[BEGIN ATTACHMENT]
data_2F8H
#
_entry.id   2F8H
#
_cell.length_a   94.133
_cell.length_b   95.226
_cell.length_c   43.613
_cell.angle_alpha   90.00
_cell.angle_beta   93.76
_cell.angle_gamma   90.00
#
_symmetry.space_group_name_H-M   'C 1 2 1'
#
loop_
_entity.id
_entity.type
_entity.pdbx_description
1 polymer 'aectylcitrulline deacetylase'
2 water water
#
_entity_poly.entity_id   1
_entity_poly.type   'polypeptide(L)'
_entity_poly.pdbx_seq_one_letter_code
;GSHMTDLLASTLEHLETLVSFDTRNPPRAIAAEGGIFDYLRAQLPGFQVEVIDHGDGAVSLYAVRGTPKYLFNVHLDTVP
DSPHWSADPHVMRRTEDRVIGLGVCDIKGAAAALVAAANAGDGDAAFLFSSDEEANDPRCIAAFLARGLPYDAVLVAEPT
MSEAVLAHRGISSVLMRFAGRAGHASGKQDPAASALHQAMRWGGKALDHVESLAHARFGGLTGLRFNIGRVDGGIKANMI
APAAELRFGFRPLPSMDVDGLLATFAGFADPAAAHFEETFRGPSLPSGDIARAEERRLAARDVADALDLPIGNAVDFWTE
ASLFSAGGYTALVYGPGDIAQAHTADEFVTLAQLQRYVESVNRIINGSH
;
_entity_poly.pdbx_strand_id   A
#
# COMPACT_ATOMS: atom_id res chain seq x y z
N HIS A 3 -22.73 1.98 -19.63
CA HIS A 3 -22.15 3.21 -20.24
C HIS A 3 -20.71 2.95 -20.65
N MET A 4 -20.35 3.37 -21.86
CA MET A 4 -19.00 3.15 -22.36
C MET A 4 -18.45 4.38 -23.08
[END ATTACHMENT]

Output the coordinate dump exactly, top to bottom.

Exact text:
data_2F8H
#
_entry.id   2F8H
#
_cell.length_a   94.133
_cell.length_b   95.226
_cell.length_c   43.613
_cell.angle_alpha   90.00
_cell.angle_beta   93.76
_cell.angle_gamma   90.00
#
_symmetry.space_group_name_H-M   'C 1 2 1'
#
loop_
_entity.id
_entity.type
_entity.pdbx_description
1 polymer 'aectylcitrulline deacetylase'
2 water water
#
_entity_poly.entity_id   1
_entity_poly.type   'polypeptide(L)'
_entity_poly.pdbx_seq_one_letter_code
;GSHMTDLLASTLEHLETLVSFDTRNPPRAIAAEGGIFDYLRAQLPGFQVEVIDHGDGAVSLYAVRGTPKYLFNVHLDTVP
DSPHWSADPHVMRRTEDRVIGLGVCDIKGAAAALVAAANAGDGDAAFLFSSDEEANDPRCIAAFLARGLPYDAVLVAEPT
MSEAVLAHRGISSVLMRFAGRAGHASGKQDPAASALHQAMRWGGKALDHVESLAHARFGGLTGLRFNIGRVDGGIKANMI
APAAELRFGFRPLPSMDVDGLLATFAGFADPAAAHFEETFRGPSLPSGDIARAEERRLAARDVADALDLPIGNAVDFWTE
ASLFSAGGYTALVYGPGDIAQAHTADEFVTLAQLQRYVESVNRIINGSH
;
_entity_poly.pdbx_strand_id   A
#
# COMPACT_ATOMS: atom_id res chain seq x y z
N HIS A 3 -22.73 1.98 -19.63
CA HIS A 3 -22.15 3.21 -20.24
C HIS A 3 -20.71 2.95 -20.65
N MET A 4 -20.35 3.37 -21.86
CA MET A 4 -19.00 3.15 -22.36
C MET A 4 -18.45 4.38 -23.08